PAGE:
FALL HOME IMPROVEMENT TAB Start at top to solve sink, tub, drain clogs
By James and Morris Carey
For AP Weekly Features
Drains that have mechanisms to open and close them are all pretty much alike. Whether in a bathroom sink or a tub, somewhere near the inlet (or at it), there is a plug that prevents water from escaping from the fixture when it is properly positioned. When the plug is in the closed position, you can fill the sink or tub with water, but with built-in drain stoppers, that plug causes most clogs.
Here's why: A sink or a tub handles three elements when doing its job -- soap, water and a person (or part of a person). The person part usually is covered with one or more of the following: loose hair, cosmetic oils, hair spray, body lotion, dead skin, and dirt.
During the scrub-down, the soap blends with the aforementioned uglies to create a messy paste. This gunk ends up traveling down the drain. The only contraption that exists between the inside of the fixture and the entrance to the city sewer plant is the built-in stopper. It is the one and only moving part in the system and is a major culprit when it comes to latching and clogging. There is no other sewer part that latches onto this gunk more quickly than that stopper.
Often when a clog occurs, our first thoughts turn to grabbing the drain cleaner. Don't! A drain cleaner is all right to use when a p-trap is clogged (the p-trap is the curved device located just beneath the drain inlet in every plumbing fixture). But, most clogs in sinks and tubs occur above the p-trap at the built-in stopper.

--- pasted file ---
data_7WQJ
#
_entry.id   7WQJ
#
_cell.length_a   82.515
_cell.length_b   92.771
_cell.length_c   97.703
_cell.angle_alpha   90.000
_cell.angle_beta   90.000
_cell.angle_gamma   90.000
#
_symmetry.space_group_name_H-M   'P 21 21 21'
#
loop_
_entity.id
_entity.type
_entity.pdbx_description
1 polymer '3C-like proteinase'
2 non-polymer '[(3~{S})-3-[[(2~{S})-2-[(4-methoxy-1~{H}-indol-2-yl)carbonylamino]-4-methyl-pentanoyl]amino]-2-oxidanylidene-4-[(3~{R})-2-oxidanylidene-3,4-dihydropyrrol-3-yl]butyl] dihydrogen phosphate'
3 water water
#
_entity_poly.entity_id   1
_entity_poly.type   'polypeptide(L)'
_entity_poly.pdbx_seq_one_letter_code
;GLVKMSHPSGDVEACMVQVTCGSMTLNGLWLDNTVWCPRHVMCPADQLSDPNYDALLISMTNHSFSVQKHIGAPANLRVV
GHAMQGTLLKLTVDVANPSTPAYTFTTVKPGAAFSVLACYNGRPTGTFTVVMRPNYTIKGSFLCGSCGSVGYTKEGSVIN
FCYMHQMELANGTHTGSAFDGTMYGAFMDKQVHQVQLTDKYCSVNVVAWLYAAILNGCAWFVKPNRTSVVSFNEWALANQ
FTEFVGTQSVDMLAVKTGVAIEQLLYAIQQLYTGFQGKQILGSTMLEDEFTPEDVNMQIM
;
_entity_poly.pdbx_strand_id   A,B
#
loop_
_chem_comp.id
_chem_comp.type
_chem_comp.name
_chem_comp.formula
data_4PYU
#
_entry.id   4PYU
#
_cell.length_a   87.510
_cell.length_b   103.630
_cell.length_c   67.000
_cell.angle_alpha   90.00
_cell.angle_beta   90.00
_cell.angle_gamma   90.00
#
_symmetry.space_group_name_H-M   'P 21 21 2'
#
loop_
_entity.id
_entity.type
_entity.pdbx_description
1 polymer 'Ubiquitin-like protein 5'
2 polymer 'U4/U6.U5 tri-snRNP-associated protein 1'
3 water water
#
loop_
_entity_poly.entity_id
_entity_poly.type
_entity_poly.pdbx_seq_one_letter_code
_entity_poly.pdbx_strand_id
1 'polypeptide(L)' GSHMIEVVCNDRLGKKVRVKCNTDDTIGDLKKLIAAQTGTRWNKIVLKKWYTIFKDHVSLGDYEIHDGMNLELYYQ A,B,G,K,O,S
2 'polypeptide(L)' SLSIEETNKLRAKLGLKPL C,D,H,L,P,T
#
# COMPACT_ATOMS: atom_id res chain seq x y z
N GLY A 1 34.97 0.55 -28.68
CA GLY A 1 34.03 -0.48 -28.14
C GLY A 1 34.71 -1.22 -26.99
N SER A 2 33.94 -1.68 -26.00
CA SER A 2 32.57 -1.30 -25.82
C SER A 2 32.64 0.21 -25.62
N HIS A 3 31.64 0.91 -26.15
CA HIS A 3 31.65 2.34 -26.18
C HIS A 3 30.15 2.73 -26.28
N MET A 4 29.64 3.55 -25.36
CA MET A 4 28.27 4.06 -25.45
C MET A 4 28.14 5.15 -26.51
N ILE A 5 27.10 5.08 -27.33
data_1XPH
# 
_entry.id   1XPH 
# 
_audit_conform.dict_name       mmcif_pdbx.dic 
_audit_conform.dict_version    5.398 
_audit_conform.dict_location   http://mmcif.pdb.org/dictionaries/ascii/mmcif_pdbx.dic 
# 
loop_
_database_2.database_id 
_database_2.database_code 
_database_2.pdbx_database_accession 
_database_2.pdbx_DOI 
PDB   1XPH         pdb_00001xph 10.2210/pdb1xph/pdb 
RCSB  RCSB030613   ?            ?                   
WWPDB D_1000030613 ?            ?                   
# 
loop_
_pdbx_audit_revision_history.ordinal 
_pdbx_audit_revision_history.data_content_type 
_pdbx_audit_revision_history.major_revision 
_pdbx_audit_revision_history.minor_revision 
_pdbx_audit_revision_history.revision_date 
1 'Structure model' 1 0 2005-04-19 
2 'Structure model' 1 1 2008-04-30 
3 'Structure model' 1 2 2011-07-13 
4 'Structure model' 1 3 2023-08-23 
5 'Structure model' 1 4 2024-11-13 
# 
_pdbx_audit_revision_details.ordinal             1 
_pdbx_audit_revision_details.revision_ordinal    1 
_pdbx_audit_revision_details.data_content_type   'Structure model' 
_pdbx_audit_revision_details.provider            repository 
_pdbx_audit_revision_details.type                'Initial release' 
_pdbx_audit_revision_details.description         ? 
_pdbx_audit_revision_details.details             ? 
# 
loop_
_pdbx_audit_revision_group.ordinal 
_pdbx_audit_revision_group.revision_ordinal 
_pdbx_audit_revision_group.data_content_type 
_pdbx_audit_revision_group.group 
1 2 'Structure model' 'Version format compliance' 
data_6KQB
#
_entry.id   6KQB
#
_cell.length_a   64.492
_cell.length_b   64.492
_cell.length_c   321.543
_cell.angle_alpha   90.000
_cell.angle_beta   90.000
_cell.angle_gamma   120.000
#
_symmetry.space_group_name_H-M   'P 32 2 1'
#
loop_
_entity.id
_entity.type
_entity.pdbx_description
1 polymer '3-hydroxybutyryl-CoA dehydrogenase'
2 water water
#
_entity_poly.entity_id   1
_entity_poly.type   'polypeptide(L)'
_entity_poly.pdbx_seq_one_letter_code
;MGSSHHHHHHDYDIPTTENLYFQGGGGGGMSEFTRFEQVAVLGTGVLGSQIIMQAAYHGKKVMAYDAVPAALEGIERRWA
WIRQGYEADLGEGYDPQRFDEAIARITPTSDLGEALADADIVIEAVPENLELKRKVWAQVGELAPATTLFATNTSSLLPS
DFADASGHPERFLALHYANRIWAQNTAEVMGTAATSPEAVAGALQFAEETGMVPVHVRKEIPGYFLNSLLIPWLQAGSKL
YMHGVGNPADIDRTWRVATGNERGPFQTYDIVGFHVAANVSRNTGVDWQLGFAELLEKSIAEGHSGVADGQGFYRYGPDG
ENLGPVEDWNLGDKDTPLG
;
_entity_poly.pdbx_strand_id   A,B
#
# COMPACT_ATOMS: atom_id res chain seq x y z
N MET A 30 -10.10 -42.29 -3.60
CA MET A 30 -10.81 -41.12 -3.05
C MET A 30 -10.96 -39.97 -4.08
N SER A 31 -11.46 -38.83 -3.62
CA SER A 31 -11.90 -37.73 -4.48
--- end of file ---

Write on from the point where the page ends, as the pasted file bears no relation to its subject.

Unfortunately, this can be dangerous, difficult and time consuming -- especially with bathtubs. Built-in stoppers are irregular in shape and therefore are really good at catching grease-filled, gunk-inundated hair. These are elements that will cause a sink to clog more quickly than anything else.
Tub drains are a little more complicated and often require the removal of two screws at the overflow followed by the removal of a piece or two of operating linkage. Pop-up stopper systems in tubs are slightly more complicated than the ones with the hidden stopper (plunger system). But, with a little patience, a screwdriver and some ingenuity, you just might find this one worth doing yourself.